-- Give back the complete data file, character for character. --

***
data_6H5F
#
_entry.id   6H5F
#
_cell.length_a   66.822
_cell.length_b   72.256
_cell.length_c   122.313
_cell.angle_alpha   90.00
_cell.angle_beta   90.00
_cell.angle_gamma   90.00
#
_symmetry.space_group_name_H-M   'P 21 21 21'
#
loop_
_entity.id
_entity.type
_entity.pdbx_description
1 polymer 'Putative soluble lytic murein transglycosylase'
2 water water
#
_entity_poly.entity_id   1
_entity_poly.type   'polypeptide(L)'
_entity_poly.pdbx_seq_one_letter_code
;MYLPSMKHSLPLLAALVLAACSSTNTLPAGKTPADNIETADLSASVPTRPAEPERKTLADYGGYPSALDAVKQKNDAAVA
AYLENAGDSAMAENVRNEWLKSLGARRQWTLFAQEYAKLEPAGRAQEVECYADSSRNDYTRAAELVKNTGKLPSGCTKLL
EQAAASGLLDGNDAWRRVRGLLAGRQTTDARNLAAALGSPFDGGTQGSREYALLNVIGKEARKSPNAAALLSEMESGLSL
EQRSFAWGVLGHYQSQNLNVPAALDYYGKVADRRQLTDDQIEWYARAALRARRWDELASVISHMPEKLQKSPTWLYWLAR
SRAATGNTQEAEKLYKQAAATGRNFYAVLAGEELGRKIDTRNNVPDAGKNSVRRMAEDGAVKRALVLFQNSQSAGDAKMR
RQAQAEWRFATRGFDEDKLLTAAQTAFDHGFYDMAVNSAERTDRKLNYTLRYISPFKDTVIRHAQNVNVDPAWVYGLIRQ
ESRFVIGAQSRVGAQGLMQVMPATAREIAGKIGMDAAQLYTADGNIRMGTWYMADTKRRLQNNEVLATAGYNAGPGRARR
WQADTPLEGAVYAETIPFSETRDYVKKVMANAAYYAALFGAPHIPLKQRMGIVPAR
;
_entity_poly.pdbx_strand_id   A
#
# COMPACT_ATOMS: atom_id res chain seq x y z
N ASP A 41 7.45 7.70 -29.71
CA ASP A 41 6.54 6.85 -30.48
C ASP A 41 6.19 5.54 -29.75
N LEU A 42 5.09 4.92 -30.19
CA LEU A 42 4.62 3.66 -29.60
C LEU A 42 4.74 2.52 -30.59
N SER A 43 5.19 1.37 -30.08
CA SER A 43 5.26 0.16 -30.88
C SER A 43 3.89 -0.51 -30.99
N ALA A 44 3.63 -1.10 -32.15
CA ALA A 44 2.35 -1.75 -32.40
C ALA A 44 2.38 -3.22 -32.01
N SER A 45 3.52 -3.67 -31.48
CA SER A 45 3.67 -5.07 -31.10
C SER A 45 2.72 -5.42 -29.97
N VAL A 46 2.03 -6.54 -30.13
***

data_6H5F
#
_entry.id   6H5F
#
_cell.length_a   66.822
_cell.length_b   72.256
_cell.length_c   122.313
_cell.angle_alpha   90.00
_cell.angle_beta   90.00
_cell.angle_gamma   90.00
#
_symmetry.space_group_name_H-M   'P 21 21 21'
#
loop_
_entity.id
_entity.type
_entity.pdbx_description
1 polymer 'Putative soluble lytic murein transglycosylase'
2 water water
#
_entity_poly.entity_id   1
_entity_poly.type   'polypeptide(L)'
_entity_poly.pdbx_seq_one_letter_code
;MYLPSMKHSLPLLAALVLAACSSTNTLPAGKTPADNIETADLSASVPTRPAEPERKTLADYGGYPSALDAVKQKNDAAVA
AYLENAGDSAMAENVRNEWLKSLGARRQWTLFAQEYAKLEPAGRAQEVECYADSSRNDYTRAAELVKNTGKLPSGCTKLL
EQAAASGLLDGNDAWRRVRGLLAGRQTTDARNLAAALGSPFDGGTQGSREYALLNVIGKEARKSPNAAALLSEMESGLSL
EQRSFAWGVLGHYQSQNLNVPAALDYYGKVADRRQLTDDQIEWYARAALRARRWDELASVISHMPEKLQKSPTWLYWLAR
SRAATGNTQEAEKLYKQAAATGRNFYAVLAGEELGRKIDTRNNVPDAGKNSVRRMAEDGAVKRALVLFQNSQSAGDAKMR
RQAQAEWRFATRGFDEDKLLTAAQTAFDHGFYDMAVNSAERTDRKLNYTLRYISPFKDTVIRHAQNVNVDPAWVYGLIRQ
ESRFVIGAQSRVGAQGLMQVMPATAREIAGKIGMDAAQLYTADGNIRMGTWYMADTKRRLQNNEVLATAGYNAGPGRARR
WQADTPLEGAVYAETIPFSETRDYVKKVMANAAYYAALFGAPHIPLKQRMGIVPAR
;
_entity_poly.pdbx_strand_id   A
#
# COMPACT_ATOMS: atom_id res chain seq x y z
N ASP A 41 7.45 7.70 -29.71
CA ASP A 41 6.54 6.85 -30.48
C ASP A 41 6.19 5.54 -29.75
N LEU A 42 5.09 4.92 -30.19
CA LEU A 42 4.62 3.66 -29.60
C LEU A 42 4.74 2.52 -30.59
N SER A 43 5.19 1.37 -30.08
CA SER A 43 5.26 0.16 -30.88
C SER A 43 3.89 -0.51 -30.99
N ALA A 44 3.63 -1.10 -32.15
CA ALA A 44 2.35 -1.75 -32.40
C ALA A 44 2.38 -3.22 -32.01
N SER A 45 3.52 -3.67 -31.48
CA SER A 45 3.67 -5.07 -31.10
C SER A 45 2.72 -5.42 -29.97
N VAL A 46 2.03 -6.54 -30.13